Here is a quirky travel idea for you (when travel to China eventually normalizes): Experience the glory of ancient Rome in a village just outside the Gobi Desert.
In 1957, American sinologist Homer H. Dubs outlined his theory that Roman troops worked as border guards for the Western Han Dynasty at the empire’s edge.
Dubs suggests that these ancient expats were survivors of Rome’s disastrous loss to Parthia at the Battle of Carrhae in 53 BCE. He believes the soldiers were moved by their captors across Central Asia.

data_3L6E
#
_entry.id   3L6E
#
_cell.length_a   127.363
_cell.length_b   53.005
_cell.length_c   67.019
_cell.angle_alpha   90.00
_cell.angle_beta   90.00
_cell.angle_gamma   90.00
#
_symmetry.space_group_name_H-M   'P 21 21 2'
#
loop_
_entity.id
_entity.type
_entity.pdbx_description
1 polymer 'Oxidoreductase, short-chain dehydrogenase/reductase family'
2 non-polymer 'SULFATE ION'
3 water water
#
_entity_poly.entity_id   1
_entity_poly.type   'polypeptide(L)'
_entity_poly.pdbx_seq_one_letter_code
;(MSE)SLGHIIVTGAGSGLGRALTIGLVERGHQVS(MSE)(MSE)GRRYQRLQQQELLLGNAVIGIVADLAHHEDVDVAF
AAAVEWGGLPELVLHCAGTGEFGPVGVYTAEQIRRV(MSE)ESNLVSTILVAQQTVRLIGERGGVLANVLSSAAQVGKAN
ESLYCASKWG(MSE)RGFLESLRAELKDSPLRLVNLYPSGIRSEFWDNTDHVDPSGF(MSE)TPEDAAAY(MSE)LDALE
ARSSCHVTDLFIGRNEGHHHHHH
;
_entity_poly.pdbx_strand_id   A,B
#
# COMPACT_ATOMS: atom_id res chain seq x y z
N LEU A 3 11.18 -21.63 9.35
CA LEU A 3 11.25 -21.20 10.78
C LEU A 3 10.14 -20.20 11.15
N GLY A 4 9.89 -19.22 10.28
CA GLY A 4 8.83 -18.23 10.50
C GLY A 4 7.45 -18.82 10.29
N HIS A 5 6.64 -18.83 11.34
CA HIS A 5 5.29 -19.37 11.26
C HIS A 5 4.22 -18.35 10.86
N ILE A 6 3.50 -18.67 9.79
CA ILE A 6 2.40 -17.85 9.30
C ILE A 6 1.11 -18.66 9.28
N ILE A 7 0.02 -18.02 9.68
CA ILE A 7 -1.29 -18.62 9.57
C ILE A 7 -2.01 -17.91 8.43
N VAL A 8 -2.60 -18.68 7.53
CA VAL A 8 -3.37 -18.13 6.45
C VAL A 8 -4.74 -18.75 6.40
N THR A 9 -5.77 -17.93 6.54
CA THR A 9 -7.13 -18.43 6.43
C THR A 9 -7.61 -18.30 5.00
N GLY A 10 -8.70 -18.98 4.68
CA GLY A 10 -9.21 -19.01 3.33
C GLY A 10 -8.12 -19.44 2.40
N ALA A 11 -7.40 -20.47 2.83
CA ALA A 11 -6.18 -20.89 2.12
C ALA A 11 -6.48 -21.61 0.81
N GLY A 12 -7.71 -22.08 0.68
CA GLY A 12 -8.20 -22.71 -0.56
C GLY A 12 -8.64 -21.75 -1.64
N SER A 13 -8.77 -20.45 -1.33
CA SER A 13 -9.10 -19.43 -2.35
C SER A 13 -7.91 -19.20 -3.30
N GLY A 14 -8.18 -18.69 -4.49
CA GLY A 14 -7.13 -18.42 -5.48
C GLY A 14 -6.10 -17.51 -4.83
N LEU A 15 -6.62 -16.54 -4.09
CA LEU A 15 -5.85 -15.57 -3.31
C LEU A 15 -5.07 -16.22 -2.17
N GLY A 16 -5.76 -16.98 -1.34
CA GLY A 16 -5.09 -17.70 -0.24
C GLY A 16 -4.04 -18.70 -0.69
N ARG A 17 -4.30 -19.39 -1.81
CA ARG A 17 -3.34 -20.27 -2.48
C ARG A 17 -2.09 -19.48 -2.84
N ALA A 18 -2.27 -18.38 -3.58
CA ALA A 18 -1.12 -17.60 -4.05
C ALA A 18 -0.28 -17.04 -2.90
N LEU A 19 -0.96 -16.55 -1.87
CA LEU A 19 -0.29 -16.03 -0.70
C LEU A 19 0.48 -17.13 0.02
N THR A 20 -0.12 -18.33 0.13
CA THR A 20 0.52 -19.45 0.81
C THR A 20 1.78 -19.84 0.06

According to Dubs, the far-from-home legionaries were eventually relocated by the Western Han to “a specially created frontier city, to which the Chinese gave their name for Rome, which was Liqian.”
Today, Liqian is a small village of earthen homes in Yongchang county in West China’s Gansu province.
The quaint village is fascinating to wander around and does boast a small monument to the town’s alleged (but unproven) Roman founders.